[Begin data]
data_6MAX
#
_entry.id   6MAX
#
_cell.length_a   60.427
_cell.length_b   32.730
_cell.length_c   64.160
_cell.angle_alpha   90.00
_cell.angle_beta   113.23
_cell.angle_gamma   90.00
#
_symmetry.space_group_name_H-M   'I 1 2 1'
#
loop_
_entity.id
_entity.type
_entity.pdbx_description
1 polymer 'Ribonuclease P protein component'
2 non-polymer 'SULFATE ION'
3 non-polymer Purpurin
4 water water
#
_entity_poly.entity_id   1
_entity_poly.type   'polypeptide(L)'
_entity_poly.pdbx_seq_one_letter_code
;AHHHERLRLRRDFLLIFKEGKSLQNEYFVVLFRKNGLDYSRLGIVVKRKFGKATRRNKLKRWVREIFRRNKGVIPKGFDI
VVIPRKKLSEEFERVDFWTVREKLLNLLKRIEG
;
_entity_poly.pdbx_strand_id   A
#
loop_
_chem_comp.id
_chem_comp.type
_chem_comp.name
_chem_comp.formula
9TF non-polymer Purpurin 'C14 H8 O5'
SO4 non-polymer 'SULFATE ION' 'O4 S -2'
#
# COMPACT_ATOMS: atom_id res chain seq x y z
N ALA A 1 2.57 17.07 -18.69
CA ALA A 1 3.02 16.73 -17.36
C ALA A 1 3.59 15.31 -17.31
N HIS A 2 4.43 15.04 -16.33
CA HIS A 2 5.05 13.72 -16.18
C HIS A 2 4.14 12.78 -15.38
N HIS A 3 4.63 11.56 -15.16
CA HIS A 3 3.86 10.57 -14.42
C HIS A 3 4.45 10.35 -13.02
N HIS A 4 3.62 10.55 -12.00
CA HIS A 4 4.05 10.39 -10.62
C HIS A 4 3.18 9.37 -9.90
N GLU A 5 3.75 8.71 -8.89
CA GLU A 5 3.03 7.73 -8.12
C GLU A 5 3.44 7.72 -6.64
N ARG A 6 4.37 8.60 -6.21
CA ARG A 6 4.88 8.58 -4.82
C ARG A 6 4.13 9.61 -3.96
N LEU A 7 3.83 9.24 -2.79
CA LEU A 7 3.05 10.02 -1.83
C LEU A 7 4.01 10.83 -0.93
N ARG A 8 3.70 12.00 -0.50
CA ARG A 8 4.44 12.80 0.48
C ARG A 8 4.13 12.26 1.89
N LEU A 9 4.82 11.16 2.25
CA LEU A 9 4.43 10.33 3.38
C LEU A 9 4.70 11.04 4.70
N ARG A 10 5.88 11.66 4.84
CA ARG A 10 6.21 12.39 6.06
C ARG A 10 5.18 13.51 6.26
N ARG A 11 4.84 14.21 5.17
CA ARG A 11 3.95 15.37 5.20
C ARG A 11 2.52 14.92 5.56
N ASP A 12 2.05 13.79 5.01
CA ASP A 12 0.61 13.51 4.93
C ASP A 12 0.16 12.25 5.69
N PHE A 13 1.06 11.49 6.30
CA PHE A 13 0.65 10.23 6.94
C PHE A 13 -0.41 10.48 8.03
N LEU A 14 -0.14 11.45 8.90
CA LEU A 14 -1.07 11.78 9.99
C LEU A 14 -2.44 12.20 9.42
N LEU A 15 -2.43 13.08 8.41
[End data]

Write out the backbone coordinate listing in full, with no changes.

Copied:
data_6MAX
#
_entry.id   6MAX
#
_cell.length_a   60.427
_cell.length_b   32.730
_cell.length_c   64.160
_cell.angle_alpha   90.00
_cell.angle_beta   113.23
_cell.angle_gamma   90.00
#
_symmetry.space_group_name_H-M   'I 1 2 1'
#
loop_
_entity.id
_entity.type
_entity.pdbx_description
1 polymer 'Ribonuclease P protein component'
2 non-polymer 'SULFATE ION'
3 non-polymer Purpurin
4 water water
#
_entity_poly.entity_id   1
_entity_poly.type   'polypeptide(L)'
_entity_poly.pdbx_seq_one_letter_code
;AHHHERLRLRRDFLLIFKEGKSLQNEYFVVLFRKNGLDYSRLGIVVKRKFGKATRRNKLKRWVREIFRRNKGVIPKGFDI
VVIPRKKLSEEFERVDFWTVREKLLNLLKRIEG
;
_entity_poly.pdbx_strand_id   A
#
loop_
_chem_comp.id
_chem_comp.type
_chem_comp.name
_chem_comp.formula
9TF non-polymer Purpurin 'C14 H8 O5'
SO4 non-polymer 'SULFATE ION' 'O4 S -2'
#
# COMPACT_ATOMS: atom_id res chain seq x y z
N ALA A 1 2.57 17.07 -18.69
CA ALA A 1 3.02 16.73 -17.36
C ALA A 1 3.59 15.31 -17.31
N HIS A 2 4.43 15.04 -16.33
CA HIS A 2 5.05 13.72 -16.18
C HIS A 2 4.14 12.78 -15.38
N HIS A 3 4.63 11.56 -15.16
CA HIS A 3 3.86 10.57 -14.42
C HIS A 3 4.45 10.35 -13.02
N HIS A 4 3.62 10.55 -12.00
CA HIS A 4 4.05 10.39 -10.62
C HIS A 4 3.18 9.37 -9.90
N GLU A 5 3.75 8.71 -8.89
CA GLU A 5 3.03 7.73 -8.12
C GLU A 5 3.44 7.72 -6.64
N ARG A 6 4.37 8.60 -6.21
CA ARG A 6 4.88 8.58 -4.82
C ARG A 6 4.13 9.61 -3.96
N LEU A 7 3.83 9.24 -2.79
CA LEU A 7 3.05 10.02 -1.83
C LEU A 7 4.01 10.83 -0.93
N ARG A 8 3.70 12.00 -0.50
CA ARG A 8 4.44 12.80 0.48
C ARG A 8 4.13 12.26 1.89
N LEU A 9 4.82 11.16 2.25
CA LEU A 9 4.43 10.33 3.38
C LEU A 9 4.70 11.04 4.70
N ARG A 10 5.88 11.66 4.84
CA ARG A 10 6.21 12.39 6.06
C ARG A 10 5.18 13.51 6.26
N ARG A 11 4.84 14.21 5.17
CA ARG A 11 3.95 15.37 5.20
C ARG A 11 2.52 14.92 5.56
N ASP A 12 2.05 13.79 5.01
CA ASP A 12 0.61 13.51 4.93
C ASP A 12 0.16 12.25 5.69
N PHE A 13 1.06 11.49 6.30
CA PHE A 13 0.65 10.23 6.94
C PHE A 13 -0.41 10.48 8.03
N LEU A 14 -0.14 11.45 8.90
CA LEU A 14 -1.07 11.78 9.99
C LEU A 14 -2.44 12.20 9.42
N LEU A 15 -2.43 13.08 8.41